Friday, July 26th, 10:40 AM - 11:40 PM
Exploring the Strengths of the "Other"
Leading from the Position of Other: Advocating for and Guiding Faculty from Invisibility To Visibility
Sylvia Lee, Associate Professor of English, Co-Chair of English Department, Howard Community College; Laura Yoo, Professor of English, Coordinator of Writing, Howard Community College
People of Color Caucus
To build institutions of higher learning that are truly and radically inclusive, organizational leaders must practice radical inclusivity within their leadership and faculty. This means upending traditional models of leadership, re-envisioning the ways that race, gender, and otherness impact faculty work, and acknowledging the invisible burdens traditionally marginalized faculty carry.
Preparing Students for the Professional World
Help Wanted: What Position Announcements Tell Us About the Qualifications Desired in Writing and Rhetoric Majors and the Possibilities for Participatory Program Design
Laurie A. Pinkert University of Central Florida
This session discusses a programmatic analysis of position announcements selected by Writing and Rhetoric Capstone students as prospective post-baccalaureate opportunities. Findings highlight variance between program goals and the qualifications desired by prospective employers/programs. Discussion will engage possibilities for revising program outcomes in light of stakeholder perspectives.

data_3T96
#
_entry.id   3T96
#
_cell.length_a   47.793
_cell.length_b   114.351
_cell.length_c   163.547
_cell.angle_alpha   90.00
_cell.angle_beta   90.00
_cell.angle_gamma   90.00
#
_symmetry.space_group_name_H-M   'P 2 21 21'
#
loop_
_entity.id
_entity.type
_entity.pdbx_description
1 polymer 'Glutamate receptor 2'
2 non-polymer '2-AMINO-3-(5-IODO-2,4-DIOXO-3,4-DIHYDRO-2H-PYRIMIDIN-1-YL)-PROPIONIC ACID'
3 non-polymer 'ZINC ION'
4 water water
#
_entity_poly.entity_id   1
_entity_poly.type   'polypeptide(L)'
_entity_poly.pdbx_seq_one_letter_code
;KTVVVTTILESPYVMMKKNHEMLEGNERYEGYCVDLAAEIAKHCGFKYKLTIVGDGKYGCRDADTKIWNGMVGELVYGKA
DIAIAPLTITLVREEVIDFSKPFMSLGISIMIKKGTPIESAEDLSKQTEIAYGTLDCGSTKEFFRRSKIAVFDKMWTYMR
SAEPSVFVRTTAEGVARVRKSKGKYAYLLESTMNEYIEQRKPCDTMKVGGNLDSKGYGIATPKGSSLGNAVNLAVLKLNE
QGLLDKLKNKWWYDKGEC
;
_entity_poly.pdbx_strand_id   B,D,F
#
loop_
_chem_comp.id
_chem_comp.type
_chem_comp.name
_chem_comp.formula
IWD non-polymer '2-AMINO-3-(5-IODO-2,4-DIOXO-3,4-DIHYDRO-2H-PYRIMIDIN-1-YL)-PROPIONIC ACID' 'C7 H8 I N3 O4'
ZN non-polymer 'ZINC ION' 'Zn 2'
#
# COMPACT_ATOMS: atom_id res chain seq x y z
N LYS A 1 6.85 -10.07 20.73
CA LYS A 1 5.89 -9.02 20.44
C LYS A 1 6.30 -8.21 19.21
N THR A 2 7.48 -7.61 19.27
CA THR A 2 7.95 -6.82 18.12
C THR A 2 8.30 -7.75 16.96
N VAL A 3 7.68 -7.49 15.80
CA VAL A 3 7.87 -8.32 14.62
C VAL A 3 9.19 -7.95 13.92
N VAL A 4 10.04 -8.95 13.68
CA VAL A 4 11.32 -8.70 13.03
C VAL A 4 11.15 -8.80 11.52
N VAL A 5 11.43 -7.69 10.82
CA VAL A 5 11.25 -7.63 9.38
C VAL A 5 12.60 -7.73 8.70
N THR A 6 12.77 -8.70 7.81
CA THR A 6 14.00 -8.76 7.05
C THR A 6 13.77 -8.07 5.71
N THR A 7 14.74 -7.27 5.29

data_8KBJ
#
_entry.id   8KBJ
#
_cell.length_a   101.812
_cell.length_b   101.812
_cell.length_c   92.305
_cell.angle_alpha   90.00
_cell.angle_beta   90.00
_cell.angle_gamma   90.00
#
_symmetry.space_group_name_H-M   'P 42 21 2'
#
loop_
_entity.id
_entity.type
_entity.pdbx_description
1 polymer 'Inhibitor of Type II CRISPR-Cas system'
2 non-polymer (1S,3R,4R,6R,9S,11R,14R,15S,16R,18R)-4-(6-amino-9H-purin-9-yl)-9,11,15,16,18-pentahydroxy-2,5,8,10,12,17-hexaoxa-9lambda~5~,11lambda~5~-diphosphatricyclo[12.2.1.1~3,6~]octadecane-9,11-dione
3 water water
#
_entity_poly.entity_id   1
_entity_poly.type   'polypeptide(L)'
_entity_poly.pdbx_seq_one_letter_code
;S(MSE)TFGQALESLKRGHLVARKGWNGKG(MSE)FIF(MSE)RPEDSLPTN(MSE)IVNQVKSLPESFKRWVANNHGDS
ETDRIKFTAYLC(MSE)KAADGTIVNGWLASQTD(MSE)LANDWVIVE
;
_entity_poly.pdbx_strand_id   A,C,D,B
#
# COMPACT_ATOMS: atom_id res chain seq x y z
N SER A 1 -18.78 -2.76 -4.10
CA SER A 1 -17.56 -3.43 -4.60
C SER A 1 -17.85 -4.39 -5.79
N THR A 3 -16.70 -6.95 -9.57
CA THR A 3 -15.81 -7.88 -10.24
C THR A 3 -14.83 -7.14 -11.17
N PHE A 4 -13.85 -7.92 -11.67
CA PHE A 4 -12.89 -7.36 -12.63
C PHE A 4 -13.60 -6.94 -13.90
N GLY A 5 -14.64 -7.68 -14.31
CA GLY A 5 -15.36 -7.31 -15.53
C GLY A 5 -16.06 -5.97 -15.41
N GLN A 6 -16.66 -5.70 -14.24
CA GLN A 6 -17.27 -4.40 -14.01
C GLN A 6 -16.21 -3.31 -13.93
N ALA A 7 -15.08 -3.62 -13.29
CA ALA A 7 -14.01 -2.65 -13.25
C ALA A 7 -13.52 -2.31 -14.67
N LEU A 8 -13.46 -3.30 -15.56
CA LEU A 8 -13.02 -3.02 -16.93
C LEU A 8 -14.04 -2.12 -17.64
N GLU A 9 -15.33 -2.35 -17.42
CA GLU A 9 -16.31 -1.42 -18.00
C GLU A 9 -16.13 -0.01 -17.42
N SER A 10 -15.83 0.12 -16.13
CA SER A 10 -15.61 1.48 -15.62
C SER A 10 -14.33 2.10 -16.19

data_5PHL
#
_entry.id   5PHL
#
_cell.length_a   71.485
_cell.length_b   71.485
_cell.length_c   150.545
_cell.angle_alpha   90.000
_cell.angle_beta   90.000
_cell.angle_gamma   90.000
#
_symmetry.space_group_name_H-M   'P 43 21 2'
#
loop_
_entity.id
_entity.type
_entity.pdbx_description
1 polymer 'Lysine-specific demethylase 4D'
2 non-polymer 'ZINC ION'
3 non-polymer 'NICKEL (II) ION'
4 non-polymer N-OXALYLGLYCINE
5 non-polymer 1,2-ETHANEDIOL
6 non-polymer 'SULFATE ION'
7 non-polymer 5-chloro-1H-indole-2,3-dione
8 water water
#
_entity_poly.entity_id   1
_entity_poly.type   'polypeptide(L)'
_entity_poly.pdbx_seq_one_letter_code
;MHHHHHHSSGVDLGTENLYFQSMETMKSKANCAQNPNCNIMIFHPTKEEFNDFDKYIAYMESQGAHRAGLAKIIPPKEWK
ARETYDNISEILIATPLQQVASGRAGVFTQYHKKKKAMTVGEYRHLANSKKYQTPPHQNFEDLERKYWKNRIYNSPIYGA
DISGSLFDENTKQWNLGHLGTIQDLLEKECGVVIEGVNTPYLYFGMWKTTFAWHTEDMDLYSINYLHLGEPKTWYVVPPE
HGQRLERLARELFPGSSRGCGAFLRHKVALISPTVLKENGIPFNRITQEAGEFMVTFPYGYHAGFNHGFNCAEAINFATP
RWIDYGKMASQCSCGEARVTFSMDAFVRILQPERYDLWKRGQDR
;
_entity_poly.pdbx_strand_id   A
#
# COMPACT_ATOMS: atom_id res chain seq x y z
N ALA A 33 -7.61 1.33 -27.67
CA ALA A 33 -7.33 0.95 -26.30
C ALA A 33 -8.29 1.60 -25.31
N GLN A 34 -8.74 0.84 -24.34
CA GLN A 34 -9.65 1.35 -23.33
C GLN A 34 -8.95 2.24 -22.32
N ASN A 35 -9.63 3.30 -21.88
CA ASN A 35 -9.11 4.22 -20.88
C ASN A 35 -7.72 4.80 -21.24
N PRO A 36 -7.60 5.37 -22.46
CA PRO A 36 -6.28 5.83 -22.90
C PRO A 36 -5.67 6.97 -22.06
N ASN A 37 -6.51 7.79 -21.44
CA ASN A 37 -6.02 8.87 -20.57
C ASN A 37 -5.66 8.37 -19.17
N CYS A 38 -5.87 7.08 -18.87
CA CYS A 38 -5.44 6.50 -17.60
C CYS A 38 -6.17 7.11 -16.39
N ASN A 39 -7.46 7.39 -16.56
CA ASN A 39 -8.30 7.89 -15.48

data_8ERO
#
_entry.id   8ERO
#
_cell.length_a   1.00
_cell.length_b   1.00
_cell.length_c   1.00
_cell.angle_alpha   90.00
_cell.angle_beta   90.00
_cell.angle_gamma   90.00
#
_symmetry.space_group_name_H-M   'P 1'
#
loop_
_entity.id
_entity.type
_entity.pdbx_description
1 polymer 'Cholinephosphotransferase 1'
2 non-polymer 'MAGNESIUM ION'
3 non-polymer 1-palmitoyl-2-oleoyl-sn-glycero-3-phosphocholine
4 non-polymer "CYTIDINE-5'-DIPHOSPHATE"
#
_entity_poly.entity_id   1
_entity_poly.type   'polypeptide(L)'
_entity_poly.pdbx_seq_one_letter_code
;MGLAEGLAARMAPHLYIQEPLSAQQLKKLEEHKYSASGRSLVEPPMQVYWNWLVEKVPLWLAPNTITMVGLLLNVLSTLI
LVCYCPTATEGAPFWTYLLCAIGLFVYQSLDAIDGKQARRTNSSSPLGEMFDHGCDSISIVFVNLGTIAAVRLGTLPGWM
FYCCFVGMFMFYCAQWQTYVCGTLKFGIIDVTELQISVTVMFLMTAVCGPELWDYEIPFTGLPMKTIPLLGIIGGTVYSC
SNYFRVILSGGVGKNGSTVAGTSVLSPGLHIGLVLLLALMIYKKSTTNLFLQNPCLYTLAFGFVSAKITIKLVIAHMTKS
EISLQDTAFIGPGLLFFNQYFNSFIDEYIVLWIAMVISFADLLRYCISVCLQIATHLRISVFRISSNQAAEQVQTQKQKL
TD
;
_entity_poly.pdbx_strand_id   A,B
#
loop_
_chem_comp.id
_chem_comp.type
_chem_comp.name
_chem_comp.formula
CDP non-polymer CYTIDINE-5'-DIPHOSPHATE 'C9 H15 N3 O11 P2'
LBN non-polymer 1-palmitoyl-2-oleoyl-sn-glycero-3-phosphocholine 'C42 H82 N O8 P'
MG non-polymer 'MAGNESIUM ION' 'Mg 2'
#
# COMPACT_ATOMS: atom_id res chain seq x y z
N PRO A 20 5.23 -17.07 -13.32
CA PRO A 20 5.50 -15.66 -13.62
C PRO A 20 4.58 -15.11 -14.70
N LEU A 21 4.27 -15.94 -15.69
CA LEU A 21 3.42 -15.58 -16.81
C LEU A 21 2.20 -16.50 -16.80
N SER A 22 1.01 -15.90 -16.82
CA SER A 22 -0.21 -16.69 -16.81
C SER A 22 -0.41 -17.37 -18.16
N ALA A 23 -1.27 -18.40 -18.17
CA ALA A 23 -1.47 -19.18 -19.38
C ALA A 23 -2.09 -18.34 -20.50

A Different Kind of Community Outreach: George Washington University's Professional Writing Training Program
Jessica McCaughey, Assistant Professor of Writing at George Washington University
This presentation explores an untraditional professional development program for workplace writers in corporate, non-profit, and government organizations. The session will map out the programs development and administration, as well as consider what a program like this can tell us about the world we are preparing our students to enter.
Confronting Radical Exclusion in Radically Inclusive Dual Enrollment Programs
Dr. Magdelyn H. Helwig, Western Illinois University; Dr. Christopher L. Morrow, Western Illinois University; Dr. Mark Mossman, Western Illinois University
In this problem-solving session, three faculty-administrators from a regional comprehensive university describe difficulties establishing an off-campus dual enrollment program serving rural students. After outlining the inclusive intentions of the program and identifying unintended moments of exclusion, we open the session for discussion of similar programs and brainstorming of innovative solutions.
Radically Inclusive Writing Programs: Defamiliarizing Faculty Assumptions about Expertise, Multimodality, and Career Development
Rebecca Burnett, Georgia Institute of Technology; Andy Frazee, Georgia Institute of Technology; Rebekah Fitzsimmons, Georgia Institute of Technology